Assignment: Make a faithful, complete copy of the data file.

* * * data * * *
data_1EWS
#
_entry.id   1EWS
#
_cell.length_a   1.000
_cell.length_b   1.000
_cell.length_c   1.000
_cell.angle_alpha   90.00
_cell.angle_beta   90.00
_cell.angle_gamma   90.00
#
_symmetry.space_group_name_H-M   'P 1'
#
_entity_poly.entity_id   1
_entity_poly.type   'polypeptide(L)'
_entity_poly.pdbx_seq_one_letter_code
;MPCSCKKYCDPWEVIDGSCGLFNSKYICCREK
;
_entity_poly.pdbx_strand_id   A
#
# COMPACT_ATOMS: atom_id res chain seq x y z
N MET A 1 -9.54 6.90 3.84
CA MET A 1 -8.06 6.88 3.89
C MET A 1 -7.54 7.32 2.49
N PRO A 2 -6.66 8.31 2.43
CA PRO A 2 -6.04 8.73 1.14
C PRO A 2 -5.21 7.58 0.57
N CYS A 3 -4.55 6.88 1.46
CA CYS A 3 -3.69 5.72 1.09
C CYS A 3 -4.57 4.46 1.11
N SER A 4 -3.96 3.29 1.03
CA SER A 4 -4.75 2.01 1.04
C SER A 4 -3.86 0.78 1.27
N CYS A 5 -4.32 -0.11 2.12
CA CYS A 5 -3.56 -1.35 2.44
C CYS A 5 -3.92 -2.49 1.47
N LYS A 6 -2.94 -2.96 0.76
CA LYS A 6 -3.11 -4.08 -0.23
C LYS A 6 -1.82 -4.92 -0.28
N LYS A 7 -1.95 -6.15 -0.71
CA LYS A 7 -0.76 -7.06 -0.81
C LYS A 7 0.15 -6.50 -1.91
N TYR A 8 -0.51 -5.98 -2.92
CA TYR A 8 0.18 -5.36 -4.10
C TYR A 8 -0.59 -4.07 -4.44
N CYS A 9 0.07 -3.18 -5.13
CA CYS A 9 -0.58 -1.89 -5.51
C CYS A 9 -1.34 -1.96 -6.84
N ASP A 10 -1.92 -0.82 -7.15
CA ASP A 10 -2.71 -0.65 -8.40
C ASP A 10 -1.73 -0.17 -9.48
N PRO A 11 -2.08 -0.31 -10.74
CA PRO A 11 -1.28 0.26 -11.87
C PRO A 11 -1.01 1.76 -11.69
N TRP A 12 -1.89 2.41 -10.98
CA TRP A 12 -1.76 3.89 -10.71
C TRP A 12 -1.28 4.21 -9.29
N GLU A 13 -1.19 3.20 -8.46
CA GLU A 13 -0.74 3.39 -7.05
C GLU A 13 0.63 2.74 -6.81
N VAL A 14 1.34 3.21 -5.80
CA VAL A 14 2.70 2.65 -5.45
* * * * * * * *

data_1EWS
#
_entry.id   1EWS
#
_cell.length_a   1.000
_cell.length_b   1.000
_cell.length_c   1.000
_cell.angle_alpha   90.00
_cell.angle_beta   90.00
_cell.angle_gamma   90.00
#
_symmetry.space_group_name_H-M   'P 1'
#
_entity_poly.entity_id   1
_entity_poly.type   'polypeptide(L)'
_entity_poly.pdbx_seq_one_letter_code
;MPCSCKKYCDPWEVIDGSCGLFNSKYICCREK
;
_entity_poly.pdbx_strand_id   A
#
# COMPACT_ATOMS: atom_id res chain seq x y z
N MET A 1 -9.54 6.90 3.84
CA MET A 1 -8.06 6.88 3.89
C MET A 1 -7.54 7.32 2.49
N PRO A 2 -6.66 8.31 2.43
CA PRO A 2 -6.04 8.73 1.14
C PRO A 2 -5.21 7.58 0.57
N CYS A 3 -4.55 6.88 1.46
CA CYS A 3 -3.69 5.72 1.09
C CYS A 3 -4.57 4.46 1.11
N SER A 4 -3.96 3.29 1.03
CA SER A 4 -4.75 2.01 1.04
C SER A 4 -3.86 0.78 1.27
N CYS A 5 -4.32 -0.11 2.12
CA CYS A 5 -3.56 -1.35 2.44
C CYS A 5 -3.92 -2.49 1.47
N LYS A 6 -2.94 -2.96 0.76
CA LYS A 6 -3.11 -4.08 -0.23
C LYS A 6 -1.82 -4.92 -0.28
N LYS A 7 -1.95 -6.15 -0.71
CA LYS A 7 -0.76 -7.06 -0.81
C LYS A 7 0.15 -6.50 -1.91
N TYR A 8 -0.51 -5.98 -2.92
CA TYR A 8 0.18 -5.36 -4.10
C TYR A 8 -0.59 -4.07 -4.44
N CYS A 9 0.07 -3.18 -5.13
CA CYS A 9 -0.58 -1.89 -5.51
C CYS A 9 -1.34 -1.96 -6.84
N ASP A 10 -1.92 -0.82 -7.15
CA ASP A 10 -2.71 -0.65 -8.40
C ASP A 10 -1.73 -0.17 -9.48
N PRO A 11 -2.08 -0.31 -10.74
CA PRO A 11 -1.28 0.26 -11.87
C PRO A 11 -1.01 1.76 -11.69
N TRP A 12 -1.89 2.41 -10.98
CA TRP A 12 -1.76 3.89 -10.71
C TRP A 12 -1.28 4.21 -9.29
N GLU A 13 -1.19 3.20 -8.46
CA GLU A 13 -0.74 3.39 -7.05
C GLU A 13 0.63 2.74 -6.81
N VAL A 14 1.34 3.21 -5.80
CA VAL A 14 2.70 2.65 -5.45